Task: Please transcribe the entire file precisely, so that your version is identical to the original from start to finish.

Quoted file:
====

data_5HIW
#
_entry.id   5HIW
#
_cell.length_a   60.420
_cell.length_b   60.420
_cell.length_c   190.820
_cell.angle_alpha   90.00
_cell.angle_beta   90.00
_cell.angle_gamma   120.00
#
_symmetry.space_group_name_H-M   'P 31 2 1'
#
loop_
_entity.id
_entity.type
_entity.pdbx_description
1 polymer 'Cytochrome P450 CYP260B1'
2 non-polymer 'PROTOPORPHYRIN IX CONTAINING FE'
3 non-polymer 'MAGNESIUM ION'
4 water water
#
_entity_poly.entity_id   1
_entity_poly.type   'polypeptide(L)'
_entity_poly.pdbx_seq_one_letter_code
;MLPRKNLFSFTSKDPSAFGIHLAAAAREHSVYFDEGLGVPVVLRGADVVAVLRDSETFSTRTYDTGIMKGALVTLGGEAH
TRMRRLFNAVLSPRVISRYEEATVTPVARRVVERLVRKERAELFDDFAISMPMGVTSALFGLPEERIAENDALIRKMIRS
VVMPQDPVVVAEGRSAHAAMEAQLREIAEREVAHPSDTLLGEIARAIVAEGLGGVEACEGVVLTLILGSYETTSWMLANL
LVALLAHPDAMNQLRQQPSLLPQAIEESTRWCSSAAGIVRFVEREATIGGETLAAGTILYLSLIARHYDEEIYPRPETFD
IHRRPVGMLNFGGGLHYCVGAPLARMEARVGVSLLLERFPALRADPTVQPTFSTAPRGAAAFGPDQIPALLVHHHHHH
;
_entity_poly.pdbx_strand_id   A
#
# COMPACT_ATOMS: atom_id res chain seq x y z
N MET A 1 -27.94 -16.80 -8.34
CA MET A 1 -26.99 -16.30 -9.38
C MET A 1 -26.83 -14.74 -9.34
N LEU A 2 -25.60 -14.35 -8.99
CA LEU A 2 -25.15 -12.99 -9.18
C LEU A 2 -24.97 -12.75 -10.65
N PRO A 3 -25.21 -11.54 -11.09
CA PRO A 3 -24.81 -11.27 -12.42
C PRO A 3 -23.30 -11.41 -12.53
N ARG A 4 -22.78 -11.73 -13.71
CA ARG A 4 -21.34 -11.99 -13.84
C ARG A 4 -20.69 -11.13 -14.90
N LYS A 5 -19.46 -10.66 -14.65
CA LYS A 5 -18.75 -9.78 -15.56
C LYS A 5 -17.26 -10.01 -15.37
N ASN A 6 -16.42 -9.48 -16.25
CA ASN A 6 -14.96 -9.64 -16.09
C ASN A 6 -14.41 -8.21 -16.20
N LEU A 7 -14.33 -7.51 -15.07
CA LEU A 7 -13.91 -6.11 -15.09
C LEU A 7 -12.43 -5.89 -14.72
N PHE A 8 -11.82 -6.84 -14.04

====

data_5HIW
#
_entry.id   5HIW
#
_cell.length_a   60.420
_cell.length_b   60.420
_cell.length_c   190.820
_cell.angle_alpha   90.00
_cell.angle_beta   90.00
_cell.angle_gamma   120.00
#
_symmetry.space_group_name_H-M   'P 31 2 1'
#
loop_
_entity.id
_entity.type
_entity.pdbx_description
1 polymer 'Cytochrome P450 CYP260B1'
2 non-polymer 'PROTOPORPHYRIN IX CONTAINING FE'
3 non-polymer 'MAGNESIUM ION'
4 water water
#
_entity_poly.entity_id   1
_entity_poly.type   'polypeptide(L)'
_entity_poly.pdbx_seq_one_letter_code
;MLPRKNLFSFTSKDPSAFGIHLAAAAREHSVYFDEGLGVPVVLRGADVVAVLRDSETFSTRTYDTGIMKGALVTLGGEAH
TRMRRLFNAVLSPRVISRYEEATVTPVARRVVERLVRKERAELFDDFAISMPMGVTSALFGLPEERIAENDALIRKMIRS
VVMPQDPVVVAEGRSAHAAMEAQLREIAEREVAHPSDTLLGEIARAIVAEGLGGVEACEGVVLTLILGSYETTSWMLANL
LVALLAHPDAMNQLRQQPSLLPQAIEESTRWCSSAAGIVRFVEREATIGGETLAAGTILYLSLIARHYDEEIYPRPETFD
IHRRPVGMLNFGGGLHYCVGAPLARMEARVGVSLLLERFPALRADPTVQPTFSTAPRGAAAFGPDQIPALLVHHHHHH
;
_entity_poly.pdbx_strand_id   A
#
# COMPACT_ATOMS: atom_id res chain seq x y z
N MET A 1 -27.94 -16.80 -8.34
CA MET A 1 -26.99 -16.30 -9.38
C MET A 1 -26.83 -14.74 -9.34
N LEU A 2 -25.60 -14.35 -8.99
CA LEU A 2 -25.15 -12.99 -9.18
C LEU A 2 -24.97 -12.75 -10.65
N PRO A 3 -25.21 -11.54 -11.09
CA PRO A 3 -24.81 -11.27 -12.42
C PRO A 3 -23.30 -11.41 -12.53
N ARG A 4 -22.78 -11.73 -13.71
CA ARG A 4 -21.34 -11.99 -13.84
C ARG A 4 -20.69 -11.13 -14.90
N LYS A 5 -19.46 -10.66 -14.65
CA LYS A 5 -18.75 -9.78 -15.56
C LYS A 5 -17.26 -10.01 -15.37
N ASN A 6 -16.42 -9.48 -16.25
CA ASN A 6 -14.96 -9.64 -16.09
C ASN A 6 -14.41 -8.21 -16.20
N LEU A 7 -14.33 -7.51 -15.07
CA LEU A 7 -13.91 -6.11 -15.09
C LEU A 7 -12.43 -5.89 -14.72
N PHE A 8 -11.82 -6.84 -14.04